to our admin

I’d like to thank our departmental administrative assistant who looked after the smaller details of graduate existence. She became a kind of mother to me and many of my fellow students over the years (and for some decades) in the department, the kind of abusive sadist mother that teaches us so much about “real” life and to her, I am eternally grateful. It is truly the administrators who make our success or failure possible, and it is at their mercy and grace that we navigate our way through the system.  In her mothering, she watched over my health, and made sure to point out any weight gain immediately.

Because of her, I now know that funding checks can vanish due, not to human error, but to a “mis-entry” that is the computer system’s fault. I have learned how paperwork can go missing, even on the cleanest of desks. It is to the administrators that we truly owe our success (but never our failure) and who hold the financial strings that make it possible for them to compel me to thank them (under duress). Without our admin (and often because of them) we are reduced to nothing.


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“Actually, it’s been scientifically proven that the ideal temperature is 70 degrees.”

To my fellow graduate students:

I have enjoyed our discussions in seminar.  By adopting a combative stance on every topic, you have reminded me that even casual statements like “nice weather, huh?” merit an argument.

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The “fun” in funding

I would, of course, particularly like to express my gratitude to the department chair, C.  Under C’s watchful eye, the department has consistently provided funding to so many of my colleagues while never ceasing to remind me that I entered the program one mere year before guaranteed funding, and therefore will not be considered for departmental fellowships or positions until after those who followed in my lowly footsteps.  By calling this lack of retroactivity “tough love,” you have made my years of eating Family Dollar store food that much sweeter, knowing that all of this was solely due to your high esteem for me and for my work.

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the excitement of submission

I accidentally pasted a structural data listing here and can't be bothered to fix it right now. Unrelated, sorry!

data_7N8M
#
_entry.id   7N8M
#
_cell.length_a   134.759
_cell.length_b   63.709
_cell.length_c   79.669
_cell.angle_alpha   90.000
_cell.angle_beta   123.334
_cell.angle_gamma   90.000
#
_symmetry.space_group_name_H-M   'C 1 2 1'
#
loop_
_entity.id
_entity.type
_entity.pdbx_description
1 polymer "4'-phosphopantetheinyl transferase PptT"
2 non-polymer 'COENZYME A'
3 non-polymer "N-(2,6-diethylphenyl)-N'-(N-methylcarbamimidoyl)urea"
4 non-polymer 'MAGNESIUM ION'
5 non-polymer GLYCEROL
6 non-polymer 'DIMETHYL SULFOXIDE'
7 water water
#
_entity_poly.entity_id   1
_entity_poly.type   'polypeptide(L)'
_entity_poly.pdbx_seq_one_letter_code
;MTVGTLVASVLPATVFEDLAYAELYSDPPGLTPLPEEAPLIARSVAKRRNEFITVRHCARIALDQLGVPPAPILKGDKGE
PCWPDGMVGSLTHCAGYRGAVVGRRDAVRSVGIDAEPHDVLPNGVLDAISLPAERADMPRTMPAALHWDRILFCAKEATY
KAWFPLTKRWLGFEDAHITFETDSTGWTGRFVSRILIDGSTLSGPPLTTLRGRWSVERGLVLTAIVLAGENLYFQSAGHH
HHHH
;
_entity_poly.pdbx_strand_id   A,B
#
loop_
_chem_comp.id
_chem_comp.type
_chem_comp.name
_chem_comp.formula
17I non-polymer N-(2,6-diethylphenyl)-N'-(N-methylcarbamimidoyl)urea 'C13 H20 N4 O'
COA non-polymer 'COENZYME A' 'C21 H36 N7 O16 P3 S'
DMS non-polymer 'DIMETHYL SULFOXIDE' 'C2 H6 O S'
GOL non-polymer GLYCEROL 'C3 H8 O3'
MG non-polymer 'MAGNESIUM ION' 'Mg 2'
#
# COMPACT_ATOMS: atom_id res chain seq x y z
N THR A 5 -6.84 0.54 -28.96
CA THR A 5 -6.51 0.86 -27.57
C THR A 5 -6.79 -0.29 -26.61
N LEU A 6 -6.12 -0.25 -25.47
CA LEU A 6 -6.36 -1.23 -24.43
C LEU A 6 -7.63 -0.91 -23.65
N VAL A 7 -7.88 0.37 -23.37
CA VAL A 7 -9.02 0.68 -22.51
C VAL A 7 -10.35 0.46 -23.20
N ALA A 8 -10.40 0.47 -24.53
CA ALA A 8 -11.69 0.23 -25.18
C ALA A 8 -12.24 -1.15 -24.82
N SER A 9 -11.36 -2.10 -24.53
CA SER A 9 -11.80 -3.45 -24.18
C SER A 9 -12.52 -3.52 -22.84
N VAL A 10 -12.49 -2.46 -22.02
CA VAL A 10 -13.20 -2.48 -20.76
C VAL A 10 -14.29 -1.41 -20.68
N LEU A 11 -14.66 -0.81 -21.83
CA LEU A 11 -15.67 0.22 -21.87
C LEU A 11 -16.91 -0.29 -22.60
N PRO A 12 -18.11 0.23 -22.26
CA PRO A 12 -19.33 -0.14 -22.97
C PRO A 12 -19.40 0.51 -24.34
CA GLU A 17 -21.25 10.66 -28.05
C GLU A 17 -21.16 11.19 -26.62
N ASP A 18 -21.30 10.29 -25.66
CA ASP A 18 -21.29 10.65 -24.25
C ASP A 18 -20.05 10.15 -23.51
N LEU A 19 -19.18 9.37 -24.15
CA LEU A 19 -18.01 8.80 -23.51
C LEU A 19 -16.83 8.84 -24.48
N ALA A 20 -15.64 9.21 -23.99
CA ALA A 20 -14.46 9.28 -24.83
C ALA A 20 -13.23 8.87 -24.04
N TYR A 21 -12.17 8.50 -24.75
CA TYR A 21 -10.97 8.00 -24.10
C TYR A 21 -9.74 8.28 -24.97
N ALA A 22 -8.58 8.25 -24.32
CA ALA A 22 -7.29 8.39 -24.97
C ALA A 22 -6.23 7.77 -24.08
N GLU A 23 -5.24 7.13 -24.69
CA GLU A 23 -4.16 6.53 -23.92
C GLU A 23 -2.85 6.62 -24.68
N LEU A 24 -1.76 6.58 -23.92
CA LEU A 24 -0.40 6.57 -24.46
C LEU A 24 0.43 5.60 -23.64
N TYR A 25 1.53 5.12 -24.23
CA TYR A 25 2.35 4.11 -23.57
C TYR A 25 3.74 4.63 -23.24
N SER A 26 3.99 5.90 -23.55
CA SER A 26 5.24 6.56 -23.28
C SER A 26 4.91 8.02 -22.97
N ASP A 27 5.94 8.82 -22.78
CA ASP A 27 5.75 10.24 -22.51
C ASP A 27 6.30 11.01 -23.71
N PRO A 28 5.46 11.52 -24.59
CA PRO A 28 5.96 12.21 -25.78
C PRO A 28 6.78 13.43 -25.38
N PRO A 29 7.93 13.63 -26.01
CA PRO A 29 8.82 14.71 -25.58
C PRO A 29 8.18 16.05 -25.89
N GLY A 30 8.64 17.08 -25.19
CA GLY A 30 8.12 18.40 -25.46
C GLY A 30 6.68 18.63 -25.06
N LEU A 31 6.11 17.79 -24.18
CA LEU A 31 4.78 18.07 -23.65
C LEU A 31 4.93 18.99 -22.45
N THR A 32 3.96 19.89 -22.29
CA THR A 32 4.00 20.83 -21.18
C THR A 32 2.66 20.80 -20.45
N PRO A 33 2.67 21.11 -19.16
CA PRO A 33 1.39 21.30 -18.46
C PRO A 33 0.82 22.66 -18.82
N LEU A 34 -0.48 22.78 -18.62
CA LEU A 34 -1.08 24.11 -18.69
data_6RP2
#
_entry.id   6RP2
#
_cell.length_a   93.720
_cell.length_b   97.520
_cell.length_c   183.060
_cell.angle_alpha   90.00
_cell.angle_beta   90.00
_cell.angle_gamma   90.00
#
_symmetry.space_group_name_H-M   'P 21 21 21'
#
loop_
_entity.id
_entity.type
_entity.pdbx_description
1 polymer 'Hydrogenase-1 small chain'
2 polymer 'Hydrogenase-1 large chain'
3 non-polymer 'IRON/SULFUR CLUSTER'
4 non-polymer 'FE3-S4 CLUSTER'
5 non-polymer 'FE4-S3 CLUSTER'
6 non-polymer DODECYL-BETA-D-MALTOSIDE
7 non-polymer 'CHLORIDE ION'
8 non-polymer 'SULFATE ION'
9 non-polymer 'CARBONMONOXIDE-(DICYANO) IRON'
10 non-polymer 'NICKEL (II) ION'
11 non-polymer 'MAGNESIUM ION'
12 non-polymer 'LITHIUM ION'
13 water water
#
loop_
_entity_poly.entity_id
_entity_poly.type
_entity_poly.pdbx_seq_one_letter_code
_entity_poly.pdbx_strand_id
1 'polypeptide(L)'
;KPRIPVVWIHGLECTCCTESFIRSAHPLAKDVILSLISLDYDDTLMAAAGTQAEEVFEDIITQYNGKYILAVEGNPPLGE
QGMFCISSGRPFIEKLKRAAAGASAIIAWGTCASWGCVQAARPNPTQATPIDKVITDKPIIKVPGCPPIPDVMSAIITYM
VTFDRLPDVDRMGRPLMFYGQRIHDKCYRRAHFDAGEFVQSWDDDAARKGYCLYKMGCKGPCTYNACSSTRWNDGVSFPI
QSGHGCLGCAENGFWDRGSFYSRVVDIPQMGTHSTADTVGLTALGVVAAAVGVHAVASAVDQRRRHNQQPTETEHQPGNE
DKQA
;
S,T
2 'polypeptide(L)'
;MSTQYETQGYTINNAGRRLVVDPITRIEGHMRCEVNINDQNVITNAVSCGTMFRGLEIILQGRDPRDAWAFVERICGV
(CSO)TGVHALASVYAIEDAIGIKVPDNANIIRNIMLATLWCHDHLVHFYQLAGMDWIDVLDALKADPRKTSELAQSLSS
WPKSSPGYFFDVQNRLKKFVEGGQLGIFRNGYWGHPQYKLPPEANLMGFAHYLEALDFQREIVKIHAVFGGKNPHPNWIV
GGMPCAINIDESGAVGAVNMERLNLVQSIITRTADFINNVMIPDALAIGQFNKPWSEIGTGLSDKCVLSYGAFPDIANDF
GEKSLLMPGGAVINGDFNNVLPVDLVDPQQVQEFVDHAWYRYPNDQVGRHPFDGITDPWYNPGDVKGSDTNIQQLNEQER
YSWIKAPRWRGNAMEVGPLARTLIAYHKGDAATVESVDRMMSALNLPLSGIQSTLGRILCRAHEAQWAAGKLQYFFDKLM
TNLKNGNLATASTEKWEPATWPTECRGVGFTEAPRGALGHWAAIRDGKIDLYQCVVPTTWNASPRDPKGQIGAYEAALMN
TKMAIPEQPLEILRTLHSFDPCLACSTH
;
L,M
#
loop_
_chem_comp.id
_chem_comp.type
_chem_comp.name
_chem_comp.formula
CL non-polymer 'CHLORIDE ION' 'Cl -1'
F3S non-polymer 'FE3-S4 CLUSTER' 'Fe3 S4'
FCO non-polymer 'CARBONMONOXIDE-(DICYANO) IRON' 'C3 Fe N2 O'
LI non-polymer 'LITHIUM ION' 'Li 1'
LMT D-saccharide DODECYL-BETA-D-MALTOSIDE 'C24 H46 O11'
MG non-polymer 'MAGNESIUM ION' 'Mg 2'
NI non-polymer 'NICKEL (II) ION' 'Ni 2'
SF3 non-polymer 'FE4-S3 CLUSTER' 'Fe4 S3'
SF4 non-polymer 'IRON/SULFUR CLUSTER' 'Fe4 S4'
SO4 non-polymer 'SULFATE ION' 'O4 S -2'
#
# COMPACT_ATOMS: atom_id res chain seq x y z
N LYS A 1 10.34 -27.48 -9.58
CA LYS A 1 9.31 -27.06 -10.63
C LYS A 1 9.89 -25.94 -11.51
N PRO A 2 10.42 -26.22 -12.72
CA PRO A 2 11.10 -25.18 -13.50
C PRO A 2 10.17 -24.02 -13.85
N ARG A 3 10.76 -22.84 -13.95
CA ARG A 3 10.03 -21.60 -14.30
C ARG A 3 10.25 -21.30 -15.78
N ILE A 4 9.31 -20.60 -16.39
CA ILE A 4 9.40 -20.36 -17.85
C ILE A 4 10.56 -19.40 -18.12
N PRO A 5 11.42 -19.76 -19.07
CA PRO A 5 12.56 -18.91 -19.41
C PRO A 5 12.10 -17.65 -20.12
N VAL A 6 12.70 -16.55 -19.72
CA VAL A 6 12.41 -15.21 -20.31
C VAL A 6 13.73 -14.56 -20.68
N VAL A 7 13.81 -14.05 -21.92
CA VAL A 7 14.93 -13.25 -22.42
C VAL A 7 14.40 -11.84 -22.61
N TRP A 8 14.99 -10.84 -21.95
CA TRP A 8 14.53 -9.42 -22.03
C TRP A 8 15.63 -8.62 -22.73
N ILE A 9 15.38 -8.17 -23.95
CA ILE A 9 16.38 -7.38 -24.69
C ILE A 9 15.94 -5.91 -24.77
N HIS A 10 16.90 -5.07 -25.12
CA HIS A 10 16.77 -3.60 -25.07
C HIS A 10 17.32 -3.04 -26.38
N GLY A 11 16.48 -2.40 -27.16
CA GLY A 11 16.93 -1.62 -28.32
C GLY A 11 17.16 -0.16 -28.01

And of course the deepest gratitude to my supervisor who was sometimes available by email. Your last minute feedback kept me breathlessly waiting as deadlines approached and I can but hint at how much more thrilling this made the thesis process: each day was a surprise, each revision filled with suspense as my writing took on the dramatic twists and turns under the pressure of an approaching deadline reminiscent of a ticking bomb. Our meetings (both of them) added valuable mystery to the process and opened up countless questions that will never fully be answered.

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In praise of cats

To Napolean, a darling 8-kilo black furball who has been sick for the last week. Thanks to you, I have glimpsed the charms of cat ownership. I love the way you approach me, plonk your lovely chubby bottom on the ground and stare at me for belly rubs. I make a mental note to become a cat owner whenever you swipe at me. After I oblige you and tickle your tums.

Your charms are endless, from your inability to poo in your litter box to your 5:30 a.m. arias. “Food! Now! Please? Now! Food!” Your fear of your carrier box and your disdain for showers–all necessary discomforts to save you from expurgating your own intestines and bruising your liver–signal to me your vulnerability and insecurity. And nothing sets my nurturing instincts in motion like a squirming, yowling cat. I suppose a bit of cat robitussin would make life easier for you and I. But dosing cats! We’d be dosing children next!

Thank you for being an endless source of drama and distress. Heaven knows what I’d do with myself without you.


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Welcome to the lost art of acerbic acknowledgments

Gratitude is a multi-valenced thing. So is writing a dissertation. This is a space where these two things intersect. For all those who wish to express their “true gratitude” to their supervisors, committee members, partners and all others who “contribute” to the process. All submissions are welcome at

thank you. no really, we mean it.

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